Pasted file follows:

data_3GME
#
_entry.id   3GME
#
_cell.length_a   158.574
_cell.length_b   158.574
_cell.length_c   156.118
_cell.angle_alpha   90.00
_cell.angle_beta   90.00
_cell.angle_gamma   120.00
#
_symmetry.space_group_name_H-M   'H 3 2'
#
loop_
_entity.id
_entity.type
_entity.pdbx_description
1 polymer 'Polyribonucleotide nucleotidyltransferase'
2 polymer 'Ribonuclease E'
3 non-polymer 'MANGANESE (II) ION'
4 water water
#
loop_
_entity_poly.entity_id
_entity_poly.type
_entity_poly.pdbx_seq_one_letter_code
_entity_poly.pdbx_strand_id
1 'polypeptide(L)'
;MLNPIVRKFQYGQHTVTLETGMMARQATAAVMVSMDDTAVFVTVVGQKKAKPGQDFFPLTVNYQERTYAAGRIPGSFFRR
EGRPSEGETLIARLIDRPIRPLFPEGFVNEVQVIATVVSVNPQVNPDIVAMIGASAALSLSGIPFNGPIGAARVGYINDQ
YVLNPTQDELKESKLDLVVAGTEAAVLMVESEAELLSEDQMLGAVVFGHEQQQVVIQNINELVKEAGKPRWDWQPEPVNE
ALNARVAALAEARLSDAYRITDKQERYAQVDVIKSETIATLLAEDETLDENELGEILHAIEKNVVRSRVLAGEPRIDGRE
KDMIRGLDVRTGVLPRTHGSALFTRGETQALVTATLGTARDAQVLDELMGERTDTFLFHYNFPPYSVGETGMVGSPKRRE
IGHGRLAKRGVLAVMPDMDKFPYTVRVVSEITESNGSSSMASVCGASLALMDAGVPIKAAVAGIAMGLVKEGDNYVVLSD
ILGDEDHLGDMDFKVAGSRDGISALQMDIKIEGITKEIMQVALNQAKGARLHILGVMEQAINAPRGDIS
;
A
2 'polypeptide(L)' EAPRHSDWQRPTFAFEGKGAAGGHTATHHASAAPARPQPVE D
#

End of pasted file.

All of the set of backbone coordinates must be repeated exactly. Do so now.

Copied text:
data_3GME
#
_entry.id   3GME
#
_cell.length_a   158.574
_cell.length_b   158.574
_cell.length_c   156.118
_cell.angle_alpha   90.00
_cell.angle_beta   90.00
_cell.angle_gamma   120.00
#
_symmetry.space_group_name_H-M   'H 3 2'
#
loop_
_entity.id
_entity.type
_entity.pdbx_description
1 polymer 'Polyribonucleotide nucleotidyltransferase'
2 polymer 'Ribonuclease E'
3 non-polymer 'MANGANESE (II) ION'
4 water water
#
loop_
_entity_poly.entity_id
_entity_poly.type
_entity_poly.pdbx_seq_one_letter_code
_entity_poly.pdbx_strand_id
1 'polypeptide(L)'
;MLNPIVRKFQYGQHTVTLETGMMARQATAAVMVSMDDTAVFVTVVGQKKAKPGQDFFPLTVNYQERTYAAGRIPGSFFRR
EGRPSEGETLIARLIDRPIRPLFPEGFVNEVQVIATVVSVNPQVNPDIVAMIGASAALSLSGIPFNGPIGAARVGYINDQ
YVLNPTQDELKESKLDLVVAGTEAAVLMVESEAELLSEDQMLGAVVFGHEQQQVVIQNINELVKEAGKPRWDWQPEPVNE
ALNARVAALAEARLSDAYRITDKQERYAQVDVIKSETIATLLAEDETLDENELGEILHAIEKNVVRSRVLAGEPRIDGRE
KDMIRGLDVRTGVLPRTHGSALFTRGETQALVTATLGTARDAQVLDELMGERTDTFLFHYNFPPYSVGETGMVGSPKRRE
IGHGRLAKRGVLAVMPDMDKFPYTVRVVSEITESNGSSSMASVCGASLALMDAGVPIKAAVAGIAMGLVKEGDNYVVLSD
ILGDEDHLGDMDFKVAGSRDGISALQMDIKIEGITKEIMQVALNQAKGARLHILGVMEQAINAPRGDIS
;
A
2 'polypeptide(L)' EAPRHSDWQRPTFAFEGKGAAGGHTATHHASAAPARPQPVE D
#